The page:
Apollo 11: Buzz Aldrin recalls the Moon’s ‘magnificent desolation’
During a 2012 interview with Fox News Channel’s Neil Cavuto, astronaut Buzz Aldrin recalled the “magnificent desolation” he and Apollo 11 Commander Neil Armstrong witnessed when they landed on the Moon 50 years ago.
“You can see the horizon curving away. Because of the sun– you can’t see the stars. It– closes up– the iris,” Aldrin recalled during the interview for a documentary entitled, “Fly Me to the Moon.”
“And you think, ‘This place, what I’m looking at, hasn’t changed in hundreds of thousands of years,’” he said. “And now, Neil [Armstrong] and I are looking at this magnificent desolation.”
He also spoke about the awesome responsibility bestowed upon him and his crewmates.
“I prefaced desolate with magnificent, because of humanity’s reaching outward and accomplishing something that people thought was impossible,” Aldrin said. “They dreamed of somehow reaching the moon. And to demonstrate, to be a part of demonstrating this miracle was magnificent.”
On July 16, 1969, Aldrin, along with mission commander Neil Armstrong and command module pilot Michael Collins, launched from Kennedy Space Center atop a Saturn V rocket. Four days later, Armstrong made history when he became the first person to walk on the Moon. Aldrin exited the lunar module 19 minutes after Armstrong. The famed astronaut joked about being second during his interview.
“I will forever, no matter what I do, be known as the second man on the moon,” he quipped.
“Why does it bother you to be a second man to walk on the moon? You’re one of a dozen men who had that incredible role,” Cavuto asked in a follow-up question.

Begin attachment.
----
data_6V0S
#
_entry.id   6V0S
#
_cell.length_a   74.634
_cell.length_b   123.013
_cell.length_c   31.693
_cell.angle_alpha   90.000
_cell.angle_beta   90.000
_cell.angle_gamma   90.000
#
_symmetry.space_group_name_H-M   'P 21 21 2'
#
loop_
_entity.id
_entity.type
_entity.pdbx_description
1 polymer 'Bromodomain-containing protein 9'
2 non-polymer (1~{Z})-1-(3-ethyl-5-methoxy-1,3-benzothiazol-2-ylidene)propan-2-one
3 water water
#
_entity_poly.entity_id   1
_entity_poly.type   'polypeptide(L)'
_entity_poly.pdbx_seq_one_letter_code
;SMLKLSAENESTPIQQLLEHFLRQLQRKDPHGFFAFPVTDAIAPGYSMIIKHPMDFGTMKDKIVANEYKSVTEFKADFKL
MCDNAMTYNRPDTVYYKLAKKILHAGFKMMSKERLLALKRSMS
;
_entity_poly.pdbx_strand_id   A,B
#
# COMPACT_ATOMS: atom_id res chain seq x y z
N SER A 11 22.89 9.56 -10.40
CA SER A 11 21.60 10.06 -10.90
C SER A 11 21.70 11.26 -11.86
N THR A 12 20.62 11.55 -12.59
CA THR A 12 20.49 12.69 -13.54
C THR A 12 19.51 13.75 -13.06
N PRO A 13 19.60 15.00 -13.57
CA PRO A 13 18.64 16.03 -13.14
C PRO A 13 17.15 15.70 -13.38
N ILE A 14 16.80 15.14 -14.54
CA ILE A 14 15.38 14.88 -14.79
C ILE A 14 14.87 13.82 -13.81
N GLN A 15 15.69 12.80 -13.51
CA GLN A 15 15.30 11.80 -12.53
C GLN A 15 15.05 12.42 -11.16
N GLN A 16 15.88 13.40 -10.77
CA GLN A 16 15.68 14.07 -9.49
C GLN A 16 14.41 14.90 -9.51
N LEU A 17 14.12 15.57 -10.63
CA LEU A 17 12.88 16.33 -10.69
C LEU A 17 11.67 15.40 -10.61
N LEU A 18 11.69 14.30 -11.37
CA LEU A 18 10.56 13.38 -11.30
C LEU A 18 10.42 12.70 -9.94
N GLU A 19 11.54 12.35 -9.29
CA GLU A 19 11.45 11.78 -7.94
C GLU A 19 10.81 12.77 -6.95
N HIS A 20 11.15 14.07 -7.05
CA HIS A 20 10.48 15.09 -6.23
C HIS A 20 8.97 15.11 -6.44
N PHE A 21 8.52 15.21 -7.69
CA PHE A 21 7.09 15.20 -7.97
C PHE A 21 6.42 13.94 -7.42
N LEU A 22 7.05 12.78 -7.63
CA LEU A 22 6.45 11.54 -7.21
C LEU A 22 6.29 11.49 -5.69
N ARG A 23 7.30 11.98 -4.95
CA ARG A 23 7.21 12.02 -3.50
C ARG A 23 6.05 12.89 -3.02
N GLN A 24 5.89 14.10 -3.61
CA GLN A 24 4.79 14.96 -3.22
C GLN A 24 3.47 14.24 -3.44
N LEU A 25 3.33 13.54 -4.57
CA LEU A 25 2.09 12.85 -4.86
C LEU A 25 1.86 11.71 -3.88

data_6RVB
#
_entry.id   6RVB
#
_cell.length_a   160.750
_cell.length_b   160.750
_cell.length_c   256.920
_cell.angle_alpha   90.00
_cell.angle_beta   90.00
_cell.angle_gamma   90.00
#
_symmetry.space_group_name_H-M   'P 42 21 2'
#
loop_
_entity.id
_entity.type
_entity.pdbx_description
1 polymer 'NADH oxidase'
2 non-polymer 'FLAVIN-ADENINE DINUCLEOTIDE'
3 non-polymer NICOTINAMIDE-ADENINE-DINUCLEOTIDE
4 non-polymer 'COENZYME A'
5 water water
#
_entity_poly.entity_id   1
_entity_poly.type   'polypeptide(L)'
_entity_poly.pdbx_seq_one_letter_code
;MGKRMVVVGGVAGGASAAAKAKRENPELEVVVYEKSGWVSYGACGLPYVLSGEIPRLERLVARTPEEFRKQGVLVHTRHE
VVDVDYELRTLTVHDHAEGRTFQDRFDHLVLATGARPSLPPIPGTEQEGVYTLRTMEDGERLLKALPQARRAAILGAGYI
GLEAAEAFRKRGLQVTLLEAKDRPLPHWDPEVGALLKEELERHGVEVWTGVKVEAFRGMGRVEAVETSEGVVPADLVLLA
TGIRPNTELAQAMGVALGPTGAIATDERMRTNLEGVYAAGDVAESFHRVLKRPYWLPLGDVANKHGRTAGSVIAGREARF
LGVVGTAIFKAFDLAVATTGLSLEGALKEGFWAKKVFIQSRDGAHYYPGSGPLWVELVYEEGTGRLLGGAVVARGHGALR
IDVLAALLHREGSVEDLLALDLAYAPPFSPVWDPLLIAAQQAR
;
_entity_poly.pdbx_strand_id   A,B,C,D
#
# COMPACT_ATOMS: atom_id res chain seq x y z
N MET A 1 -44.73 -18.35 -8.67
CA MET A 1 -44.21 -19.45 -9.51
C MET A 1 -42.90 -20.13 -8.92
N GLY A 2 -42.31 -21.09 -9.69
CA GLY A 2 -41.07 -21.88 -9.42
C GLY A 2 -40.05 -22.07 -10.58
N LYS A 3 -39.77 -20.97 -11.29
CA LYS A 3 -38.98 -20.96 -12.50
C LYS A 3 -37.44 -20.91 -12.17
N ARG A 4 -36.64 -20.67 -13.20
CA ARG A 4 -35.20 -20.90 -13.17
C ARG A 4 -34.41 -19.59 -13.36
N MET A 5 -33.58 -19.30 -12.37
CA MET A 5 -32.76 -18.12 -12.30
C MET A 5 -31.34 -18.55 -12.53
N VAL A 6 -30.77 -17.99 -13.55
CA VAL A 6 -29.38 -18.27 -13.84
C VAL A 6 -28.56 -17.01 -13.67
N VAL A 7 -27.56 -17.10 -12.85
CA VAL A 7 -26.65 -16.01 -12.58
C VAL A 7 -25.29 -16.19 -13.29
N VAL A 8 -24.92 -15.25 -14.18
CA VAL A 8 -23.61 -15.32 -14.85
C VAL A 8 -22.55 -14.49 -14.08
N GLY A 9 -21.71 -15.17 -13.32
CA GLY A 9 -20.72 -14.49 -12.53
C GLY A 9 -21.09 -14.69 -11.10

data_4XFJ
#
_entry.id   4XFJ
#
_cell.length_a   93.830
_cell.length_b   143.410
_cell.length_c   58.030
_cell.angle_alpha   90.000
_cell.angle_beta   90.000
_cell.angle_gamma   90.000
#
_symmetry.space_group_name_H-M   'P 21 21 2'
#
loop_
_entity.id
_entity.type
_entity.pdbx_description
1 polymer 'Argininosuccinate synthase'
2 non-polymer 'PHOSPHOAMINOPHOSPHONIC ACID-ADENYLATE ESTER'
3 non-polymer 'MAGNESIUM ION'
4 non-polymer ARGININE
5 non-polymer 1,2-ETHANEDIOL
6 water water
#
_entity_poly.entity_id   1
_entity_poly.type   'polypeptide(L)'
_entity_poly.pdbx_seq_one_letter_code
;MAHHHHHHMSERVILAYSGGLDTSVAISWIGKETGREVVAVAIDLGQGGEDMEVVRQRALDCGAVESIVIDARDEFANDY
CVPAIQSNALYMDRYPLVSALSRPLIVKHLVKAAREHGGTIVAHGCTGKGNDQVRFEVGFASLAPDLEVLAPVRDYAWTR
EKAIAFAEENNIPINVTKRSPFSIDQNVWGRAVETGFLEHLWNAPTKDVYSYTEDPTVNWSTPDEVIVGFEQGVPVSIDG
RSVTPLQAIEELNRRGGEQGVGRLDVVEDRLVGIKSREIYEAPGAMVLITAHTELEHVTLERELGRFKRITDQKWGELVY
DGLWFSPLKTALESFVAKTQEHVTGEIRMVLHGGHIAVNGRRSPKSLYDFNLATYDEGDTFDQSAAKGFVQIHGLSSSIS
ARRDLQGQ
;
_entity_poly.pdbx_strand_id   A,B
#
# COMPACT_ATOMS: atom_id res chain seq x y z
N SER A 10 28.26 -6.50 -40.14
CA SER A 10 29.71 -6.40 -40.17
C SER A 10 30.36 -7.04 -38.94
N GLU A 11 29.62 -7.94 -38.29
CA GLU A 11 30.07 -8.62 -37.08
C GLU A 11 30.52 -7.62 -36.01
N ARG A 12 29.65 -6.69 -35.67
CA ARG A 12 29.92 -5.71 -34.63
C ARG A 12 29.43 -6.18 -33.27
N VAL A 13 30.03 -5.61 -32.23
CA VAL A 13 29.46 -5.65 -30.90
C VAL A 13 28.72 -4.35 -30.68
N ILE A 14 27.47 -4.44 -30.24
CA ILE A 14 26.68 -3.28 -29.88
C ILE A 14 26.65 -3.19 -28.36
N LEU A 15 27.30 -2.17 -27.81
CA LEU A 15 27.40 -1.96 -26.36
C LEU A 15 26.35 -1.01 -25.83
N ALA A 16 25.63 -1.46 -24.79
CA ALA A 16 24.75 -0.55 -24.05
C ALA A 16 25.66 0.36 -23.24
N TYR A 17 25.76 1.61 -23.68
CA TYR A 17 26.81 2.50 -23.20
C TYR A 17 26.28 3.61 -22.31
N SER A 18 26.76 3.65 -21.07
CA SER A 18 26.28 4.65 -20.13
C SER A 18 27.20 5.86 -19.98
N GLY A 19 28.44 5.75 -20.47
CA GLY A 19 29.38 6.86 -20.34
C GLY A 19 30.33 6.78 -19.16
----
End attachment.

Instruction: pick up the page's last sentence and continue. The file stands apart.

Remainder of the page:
“I prefaced desolate with magnificent, because of humanity’s reaching outward and accomplishing something that people thought was impossible.”
“Well, people love being vice president, don’t they? No,” Aldrin responded with a chuckle.
“Does it bother me? Yeah, it does a little bit,” Aldrin continued. “Why? Because that isn’t the way I would have described what this country did with two human beings landing on the moon and then deciding who was going to go out. We did things together as a team.”
The famous astronaut also recalls his famous steps across the surface of the moon and how he was well aware that the world was watching.
“Right near the end of our period out there … Neil was doing something with the rock boxes– I knew where the TV camera was, and I jumped up and down and pranced around to demonstrate the mobility that a person has,” he said. “So I was demonstrating for the people watching on TV…intentionally showing them the varieties of kangaroo hop … of turning.”
During his sit-down with Cavuto, Aldrin also recollected the experience of looking back at Earth while on the surface of the Moon.
“[You] look up there, there’s the earth. It looks small when it’s up there. If you look close, you may be able to see the ice over a pole,” he said. “If you look at your Omega watch, you may be able to tell what time it is in Houston.”
Aldrin also talked about the political significance of their mission to the moon, coming as it did during the space race with Russia at the height of the Cold War.
“I do a lot of thinking today– about somebody who had– the guts to see that we were being outshone– outshined in the Cold War by the Soviet Union, and to say, ‘What can we do’?” Aldrin said of President John F. Kennedy and his resolve to make the U.S. the first nation to reach the surface of the Moon.
The interview took place after NASA had shut down their Space Shuttle program in 2011 and Aldrin emphasized the need for the U.S. to get back into space and chart new territory.
“I believe that this nation should commit itself within two decades to landing an American permanently on another planet in the solar system,” he said.
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